Africa at Work: Employment Establishment and Inclusive Growth

Africa is currently the world’s 2nd fastest growing region, as statistics have shown that the region’s poverty rate is falling while over 90 million of its households have already joined the world’s consumer class, which marks a 31 million increase in less than a decade.

However, according to McKinsey Global Institute, the continent must accelerate the creation of wage-paying jobs in order to sustain their success as well as ensure that any growth they show can be experienced by the majority of Africans.

According to the McKinsey Global Institute’s report, only 28 percent of Africa’s labor force benefits from the 37 million stable wage-paying jobs that were created in the last several decades. Sixty three percent of the region’s total labor force instead engages in some form of self-employment that is highly vulnerable.

If this trend continues, Africa may be able to create 54 million new stable wage paying jobs but it will not be enough for the 122 million new entrants into the labor force. In order to accelerate job creation, Africa needs to employ five key actions designed to help them create as many as 72 million wage-paying jobs within a decade:

Address Macroeconomic and Political Stability: One of the key barriers that prevent African businesses from growing and hiring is the fact that confidence over the region’s macroeconomic and political stability is low and continues to dwindle. Fortunately, nations in Africa already went through an economic overhaul that included setting up metrics to measure their growth or loss. However, the system is still far from perfect.

Improve Access to Finance in Target Sectors: This will encourage foreign direct investments, which in turn will ease financial constraints on their tourism sector. For example, Cape Verde’s beautiful beaches were leveraged by providing a 5 year tax holiday for investors along with import duty exemptions and unrestricted expatriation of profits.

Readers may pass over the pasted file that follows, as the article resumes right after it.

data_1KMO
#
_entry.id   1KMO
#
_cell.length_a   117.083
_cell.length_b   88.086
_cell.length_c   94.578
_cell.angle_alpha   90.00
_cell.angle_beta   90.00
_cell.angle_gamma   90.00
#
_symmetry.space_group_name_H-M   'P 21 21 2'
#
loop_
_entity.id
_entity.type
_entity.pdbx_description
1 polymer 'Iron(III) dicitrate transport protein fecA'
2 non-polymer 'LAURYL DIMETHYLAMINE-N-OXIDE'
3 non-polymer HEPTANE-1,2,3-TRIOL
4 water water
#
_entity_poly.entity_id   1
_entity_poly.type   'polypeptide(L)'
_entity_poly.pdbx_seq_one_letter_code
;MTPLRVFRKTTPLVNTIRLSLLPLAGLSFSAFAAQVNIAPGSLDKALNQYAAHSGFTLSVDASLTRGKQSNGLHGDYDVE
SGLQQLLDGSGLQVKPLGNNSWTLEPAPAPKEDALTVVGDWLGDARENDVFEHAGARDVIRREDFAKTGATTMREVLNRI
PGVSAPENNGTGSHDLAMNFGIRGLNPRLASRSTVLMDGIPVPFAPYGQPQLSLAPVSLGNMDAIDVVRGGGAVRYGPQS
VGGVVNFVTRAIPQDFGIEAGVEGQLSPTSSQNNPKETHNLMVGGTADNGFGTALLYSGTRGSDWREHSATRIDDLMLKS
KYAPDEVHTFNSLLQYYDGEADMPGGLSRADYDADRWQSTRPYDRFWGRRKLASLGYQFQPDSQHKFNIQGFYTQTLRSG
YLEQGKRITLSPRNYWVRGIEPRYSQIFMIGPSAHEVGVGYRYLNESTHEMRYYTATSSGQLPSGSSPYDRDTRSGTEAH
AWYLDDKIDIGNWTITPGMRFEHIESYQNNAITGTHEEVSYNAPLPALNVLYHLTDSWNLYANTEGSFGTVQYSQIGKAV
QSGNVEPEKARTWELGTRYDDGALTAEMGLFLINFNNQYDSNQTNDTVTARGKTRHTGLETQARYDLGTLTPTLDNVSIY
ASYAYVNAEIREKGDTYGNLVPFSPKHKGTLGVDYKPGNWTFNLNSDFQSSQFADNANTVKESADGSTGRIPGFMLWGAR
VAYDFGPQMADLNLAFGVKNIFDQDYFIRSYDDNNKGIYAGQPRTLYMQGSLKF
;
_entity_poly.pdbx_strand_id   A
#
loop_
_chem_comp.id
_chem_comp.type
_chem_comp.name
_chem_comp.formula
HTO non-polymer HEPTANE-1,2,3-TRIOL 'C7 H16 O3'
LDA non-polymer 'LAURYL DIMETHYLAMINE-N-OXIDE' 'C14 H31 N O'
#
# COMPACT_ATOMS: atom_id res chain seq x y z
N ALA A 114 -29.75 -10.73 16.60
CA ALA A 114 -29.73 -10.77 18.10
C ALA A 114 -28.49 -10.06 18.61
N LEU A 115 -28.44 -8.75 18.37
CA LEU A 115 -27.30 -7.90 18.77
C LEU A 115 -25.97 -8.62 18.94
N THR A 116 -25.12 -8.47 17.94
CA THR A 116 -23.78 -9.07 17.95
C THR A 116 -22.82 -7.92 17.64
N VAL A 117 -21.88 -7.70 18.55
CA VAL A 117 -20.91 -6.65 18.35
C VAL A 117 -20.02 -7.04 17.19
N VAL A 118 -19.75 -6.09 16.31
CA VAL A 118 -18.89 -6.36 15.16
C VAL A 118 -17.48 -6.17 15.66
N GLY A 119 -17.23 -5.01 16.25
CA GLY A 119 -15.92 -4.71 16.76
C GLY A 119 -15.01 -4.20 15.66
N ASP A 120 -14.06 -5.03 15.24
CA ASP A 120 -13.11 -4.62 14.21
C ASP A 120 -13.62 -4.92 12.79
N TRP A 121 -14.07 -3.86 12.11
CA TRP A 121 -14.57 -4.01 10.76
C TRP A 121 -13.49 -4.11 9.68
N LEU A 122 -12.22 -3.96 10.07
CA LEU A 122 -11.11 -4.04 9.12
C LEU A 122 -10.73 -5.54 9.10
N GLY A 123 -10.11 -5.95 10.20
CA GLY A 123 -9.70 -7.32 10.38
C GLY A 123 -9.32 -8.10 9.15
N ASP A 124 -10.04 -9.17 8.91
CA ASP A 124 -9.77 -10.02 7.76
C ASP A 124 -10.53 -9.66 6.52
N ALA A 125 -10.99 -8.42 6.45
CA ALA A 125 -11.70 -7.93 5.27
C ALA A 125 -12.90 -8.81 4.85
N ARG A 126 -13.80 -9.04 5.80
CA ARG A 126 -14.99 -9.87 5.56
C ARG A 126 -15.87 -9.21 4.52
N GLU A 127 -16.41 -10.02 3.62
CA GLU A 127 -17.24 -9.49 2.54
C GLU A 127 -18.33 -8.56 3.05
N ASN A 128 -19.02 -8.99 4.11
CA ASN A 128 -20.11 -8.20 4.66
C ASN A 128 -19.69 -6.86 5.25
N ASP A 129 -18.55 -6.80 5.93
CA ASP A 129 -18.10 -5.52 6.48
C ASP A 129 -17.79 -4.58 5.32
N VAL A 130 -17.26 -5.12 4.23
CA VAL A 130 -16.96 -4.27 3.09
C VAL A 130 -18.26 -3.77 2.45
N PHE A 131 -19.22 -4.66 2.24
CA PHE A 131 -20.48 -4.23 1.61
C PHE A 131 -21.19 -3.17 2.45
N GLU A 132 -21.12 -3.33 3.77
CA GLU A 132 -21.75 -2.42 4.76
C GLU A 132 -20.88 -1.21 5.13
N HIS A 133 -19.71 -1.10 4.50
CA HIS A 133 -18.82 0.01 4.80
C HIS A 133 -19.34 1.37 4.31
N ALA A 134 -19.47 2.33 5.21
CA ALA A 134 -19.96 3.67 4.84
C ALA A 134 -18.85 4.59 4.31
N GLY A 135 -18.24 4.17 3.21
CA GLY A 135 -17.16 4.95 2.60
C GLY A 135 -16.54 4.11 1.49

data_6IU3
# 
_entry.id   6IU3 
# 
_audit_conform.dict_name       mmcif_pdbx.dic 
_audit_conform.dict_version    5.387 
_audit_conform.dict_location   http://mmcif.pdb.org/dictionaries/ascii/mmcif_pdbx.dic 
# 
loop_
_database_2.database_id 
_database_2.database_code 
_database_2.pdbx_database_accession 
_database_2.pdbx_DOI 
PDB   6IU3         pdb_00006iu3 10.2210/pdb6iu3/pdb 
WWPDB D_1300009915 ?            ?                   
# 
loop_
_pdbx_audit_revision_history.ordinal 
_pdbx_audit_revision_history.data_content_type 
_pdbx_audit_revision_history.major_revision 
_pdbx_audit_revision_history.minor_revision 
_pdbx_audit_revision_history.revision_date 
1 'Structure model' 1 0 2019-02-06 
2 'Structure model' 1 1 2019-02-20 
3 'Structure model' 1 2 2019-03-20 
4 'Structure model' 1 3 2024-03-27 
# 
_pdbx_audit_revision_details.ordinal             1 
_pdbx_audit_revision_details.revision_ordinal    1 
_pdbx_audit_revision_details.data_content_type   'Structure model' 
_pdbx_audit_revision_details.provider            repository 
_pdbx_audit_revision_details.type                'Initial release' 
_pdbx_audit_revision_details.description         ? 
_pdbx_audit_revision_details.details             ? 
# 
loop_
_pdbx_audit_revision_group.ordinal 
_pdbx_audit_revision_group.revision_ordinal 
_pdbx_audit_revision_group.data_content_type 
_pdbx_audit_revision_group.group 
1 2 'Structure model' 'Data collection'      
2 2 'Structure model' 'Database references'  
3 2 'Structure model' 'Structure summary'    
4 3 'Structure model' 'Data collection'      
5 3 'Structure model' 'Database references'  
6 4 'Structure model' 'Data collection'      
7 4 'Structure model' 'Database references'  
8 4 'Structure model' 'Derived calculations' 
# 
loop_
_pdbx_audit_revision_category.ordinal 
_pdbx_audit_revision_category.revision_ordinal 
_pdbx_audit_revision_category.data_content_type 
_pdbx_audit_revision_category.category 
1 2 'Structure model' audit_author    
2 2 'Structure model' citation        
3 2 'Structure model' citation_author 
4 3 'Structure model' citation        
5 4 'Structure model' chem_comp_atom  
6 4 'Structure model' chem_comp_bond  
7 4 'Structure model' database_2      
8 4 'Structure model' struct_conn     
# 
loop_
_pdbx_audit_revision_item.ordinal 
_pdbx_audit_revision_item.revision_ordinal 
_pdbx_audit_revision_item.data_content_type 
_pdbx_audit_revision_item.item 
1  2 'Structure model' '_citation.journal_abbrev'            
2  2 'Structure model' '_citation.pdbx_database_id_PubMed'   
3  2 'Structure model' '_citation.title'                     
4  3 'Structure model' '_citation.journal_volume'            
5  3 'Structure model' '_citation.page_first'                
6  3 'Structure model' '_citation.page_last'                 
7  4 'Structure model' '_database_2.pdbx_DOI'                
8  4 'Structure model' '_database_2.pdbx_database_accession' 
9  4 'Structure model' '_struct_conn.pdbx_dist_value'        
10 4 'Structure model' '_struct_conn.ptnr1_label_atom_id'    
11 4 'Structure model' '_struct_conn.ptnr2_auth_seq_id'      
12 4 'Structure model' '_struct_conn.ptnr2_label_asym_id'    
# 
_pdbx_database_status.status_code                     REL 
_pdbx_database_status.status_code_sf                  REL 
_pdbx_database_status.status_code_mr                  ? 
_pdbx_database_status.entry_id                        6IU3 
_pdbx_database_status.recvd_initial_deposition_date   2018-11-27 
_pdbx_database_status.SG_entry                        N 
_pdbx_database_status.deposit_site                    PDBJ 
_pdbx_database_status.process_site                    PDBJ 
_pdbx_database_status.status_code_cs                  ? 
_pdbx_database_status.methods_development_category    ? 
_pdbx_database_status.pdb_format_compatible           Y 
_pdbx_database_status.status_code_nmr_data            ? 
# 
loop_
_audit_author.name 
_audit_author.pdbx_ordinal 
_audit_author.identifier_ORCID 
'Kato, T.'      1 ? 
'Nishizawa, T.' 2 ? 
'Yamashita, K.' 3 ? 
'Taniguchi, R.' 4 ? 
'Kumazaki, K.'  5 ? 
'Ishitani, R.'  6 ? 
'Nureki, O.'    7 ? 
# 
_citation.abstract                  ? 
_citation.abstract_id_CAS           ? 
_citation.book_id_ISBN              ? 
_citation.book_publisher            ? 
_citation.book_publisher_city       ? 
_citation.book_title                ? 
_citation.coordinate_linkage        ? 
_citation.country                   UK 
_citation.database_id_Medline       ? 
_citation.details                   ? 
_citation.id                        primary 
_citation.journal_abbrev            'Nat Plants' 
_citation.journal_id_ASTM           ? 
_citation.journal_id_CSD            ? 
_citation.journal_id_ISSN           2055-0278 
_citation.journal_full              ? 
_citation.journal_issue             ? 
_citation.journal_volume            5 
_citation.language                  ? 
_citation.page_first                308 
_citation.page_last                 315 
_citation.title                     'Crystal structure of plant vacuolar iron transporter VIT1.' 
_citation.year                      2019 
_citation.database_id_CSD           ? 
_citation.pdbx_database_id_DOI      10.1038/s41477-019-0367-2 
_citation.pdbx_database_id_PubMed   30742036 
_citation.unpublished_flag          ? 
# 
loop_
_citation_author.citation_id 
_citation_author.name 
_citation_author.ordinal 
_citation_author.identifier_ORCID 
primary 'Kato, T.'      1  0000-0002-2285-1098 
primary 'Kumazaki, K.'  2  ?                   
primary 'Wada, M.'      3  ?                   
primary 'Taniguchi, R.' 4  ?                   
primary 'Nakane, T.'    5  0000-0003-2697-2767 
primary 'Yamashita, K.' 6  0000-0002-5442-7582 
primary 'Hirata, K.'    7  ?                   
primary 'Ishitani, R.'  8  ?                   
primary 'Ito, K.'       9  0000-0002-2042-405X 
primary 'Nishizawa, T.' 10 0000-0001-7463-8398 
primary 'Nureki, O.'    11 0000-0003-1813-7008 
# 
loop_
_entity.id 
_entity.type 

Address Infrastructure Shortcomings: There are a lot of perfectly valid concerns over the region’s infrastructure which includes unstable sources of power, unplanned lane improvements and the unavailability of resources that will allow them to create farm to market roads. These things hinder development.

Addressing these shortcomings will have a direct impact on investor confidence, as well as positively encourage business growth both local and foreign owned. The region is already making headway, such as the concerted public-private program that built several roads and rails that cut the transit time for goods and cargo shipment in half, but there’s still room for much-needed improvements.

Remove Unnecessary Regulations and Reduce Red Tape in Certain Sectors: This will help streamline the procedures required to open the business, which will dramatically increase the number of new companies in the region, and therefore increase improves the availability of regular jobs with regular pay.

Encourage the Development of Skills in Target Sectors: Africa’s educational attainment is behind that of other neighboring regions. While many employers in neighboring regions consider lack of skilled workers as a barrier to growth, Africa could still benefit from continued improvement. The areas that require more improvement include the improvement of the quality of graduates to make them prepared for both white collar and blue collar work.

Source: McKinsey Global Institute

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